Genuine Curiosity

Author Dwayne Melancon is always on the lookout for new things to learn. An ecclectic collection of postings on personal productivity, travel, good books, gadgets, leadership & management, and many other things.


[Review] Lessons on Leadership

I picked up Jack Stahl's "Lessons on Leadership" a while back, and was curious about whether it held anything for me. Why? In spite of the old axiom to "never judge a book by its cover," I got a little judgemental on this one. After all, Jack used to be CEO of Coca Cola and Revlon, so he must have big, bureaucratic ideas about how to be a leader, right? My procrastination genes kicked in for a while.

A few weeks later, I tossed this book into my bag, boarded a plane, and started reading it. I must admit - I misjudged this book, for sure. In fact, I think Stahl's experience in bigger, stodgier companies actually pushed him to go back to first principles, and figure out the basic skills and techniques required to lead in any size environment.

In this book, Stahl presents 7 "Frameworks" to provide perspective and guidance on dealing with 7 key aspects of a business. The Frameworks are:

  1. Leadership and Management
  2. Creating a High-Capability Organization
  3. Developing People
  4. Brand Positioning with Consumers
  5. Customer Relationship Management
  6. Financial Strategy Management
  7. Influencing People

Some of these, such as Branding, bring out areas that are often overlooked by people in smaller companies. After all, weaving key principles of branding into your plans when you're small can really pay off if your company grows.

In each and every one of these sections, I found nuggets of wisdom I could apply to my current company, and ideas that could have helped me in a number of past situations. Part of the power of the book is that Stahl illustrates many of his points with real world situations - both good and bad. A small example of leading from the front / walking the talk:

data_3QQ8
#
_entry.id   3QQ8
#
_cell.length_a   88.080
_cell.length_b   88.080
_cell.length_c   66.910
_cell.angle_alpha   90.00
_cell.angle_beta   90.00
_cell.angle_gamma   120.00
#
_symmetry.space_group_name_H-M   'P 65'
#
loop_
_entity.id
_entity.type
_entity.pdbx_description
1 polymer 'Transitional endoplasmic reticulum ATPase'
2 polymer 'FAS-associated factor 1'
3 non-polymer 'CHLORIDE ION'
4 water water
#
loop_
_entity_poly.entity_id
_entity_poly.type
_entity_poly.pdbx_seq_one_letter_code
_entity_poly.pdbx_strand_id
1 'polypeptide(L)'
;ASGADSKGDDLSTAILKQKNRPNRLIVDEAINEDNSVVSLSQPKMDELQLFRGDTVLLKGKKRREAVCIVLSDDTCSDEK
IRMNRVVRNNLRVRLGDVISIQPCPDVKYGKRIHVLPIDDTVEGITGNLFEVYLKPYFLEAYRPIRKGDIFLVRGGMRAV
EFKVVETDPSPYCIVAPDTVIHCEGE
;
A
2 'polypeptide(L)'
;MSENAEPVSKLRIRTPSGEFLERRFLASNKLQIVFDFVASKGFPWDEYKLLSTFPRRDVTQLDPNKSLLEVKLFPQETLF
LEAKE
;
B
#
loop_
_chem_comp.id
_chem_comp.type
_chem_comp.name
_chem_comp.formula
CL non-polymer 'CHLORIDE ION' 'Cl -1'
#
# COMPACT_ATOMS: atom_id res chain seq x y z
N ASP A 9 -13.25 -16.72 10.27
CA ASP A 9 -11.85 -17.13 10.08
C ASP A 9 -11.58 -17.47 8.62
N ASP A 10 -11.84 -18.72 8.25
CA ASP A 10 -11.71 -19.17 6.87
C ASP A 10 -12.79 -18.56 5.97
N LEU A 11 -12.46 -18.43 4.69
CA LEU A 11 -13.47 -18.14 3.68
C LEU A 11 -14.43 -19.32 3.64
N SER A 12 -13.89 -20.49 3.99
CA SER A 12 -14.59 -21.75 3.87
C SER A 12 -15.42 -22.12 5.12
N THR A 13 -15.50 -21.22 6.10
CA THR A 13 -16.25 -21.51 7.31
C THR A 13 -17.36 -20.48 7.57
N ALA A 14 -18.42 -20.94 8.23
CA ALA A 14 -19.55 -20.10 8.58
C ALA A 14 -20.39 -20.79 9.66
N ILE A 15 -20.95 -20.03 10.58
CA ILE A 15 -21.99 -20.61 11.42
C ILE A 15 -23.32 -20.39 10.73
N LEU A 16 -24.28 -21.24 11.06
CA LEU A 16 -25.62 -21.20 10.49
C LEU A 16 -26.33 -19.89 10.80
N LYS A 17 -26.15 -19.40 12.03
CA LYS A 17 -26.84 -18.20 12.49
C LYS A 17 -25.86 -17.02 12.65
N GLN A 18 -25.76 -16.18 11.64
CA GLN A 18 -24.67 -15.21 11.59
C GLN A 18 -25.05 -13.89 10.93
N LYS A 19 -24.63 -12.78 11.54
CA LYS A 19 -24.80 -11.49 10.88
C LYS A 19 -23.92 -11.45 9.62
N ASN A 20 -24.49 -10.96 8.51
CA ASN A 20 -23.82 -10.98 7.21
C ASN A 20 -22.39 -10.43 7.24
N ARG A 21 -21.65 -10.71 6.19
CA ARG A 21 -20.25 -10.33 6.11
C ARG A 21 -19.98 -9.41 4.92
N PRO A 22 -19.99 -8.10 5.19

"At Coca-Cola, a critical part of growing the company's business was outstanding in-store execution -- getting product to the store in a timely fashion, getting retailer shelves stocked properly with Coca-Cola products, seeing that the products were "faced," or pointed, in the right direction so the consumer could easily identify our brands, and pulling bottles of Coca-Cola and other products forward on the shelves to be within easy reach of the consumer.

"A senior leader of a large Coca-Cola bottler was relentless in this task. He traveled constantly to retail stores, focusing on quality execution by observing attention to detail. His energy sent a clear message to his operating managers on both sides of the Atlantic that attention to execution of details was a critical driver of success. He sent that message out clearly every day by example, through his own constant attention to execution at the point of sale. This focus helped accelerate growth and increased market share. Focus your own energy on the details of your business to drive results."

The book is full of object lessons from Stahl's experiences, most of which apply to large and small businesses. For example, consider the story above - if you're a sole proprietor:

  • What are the details that will make the most difference in your accessibility to your customers?

  • What details will set you apart from the competition?

  • What consistent, persistent things do you want to be "known for?"

  • And, what can you do - day in and day out - to create that bond with your customers?

Likewise, if you're an employer of others, what messages do your day-to-day actions send to your staff?

I enjoyed this book, and I think you will too. Scan the 7 Frameworks above and see if any of them need brushing up in your work. [And don't judge a book by its cover!]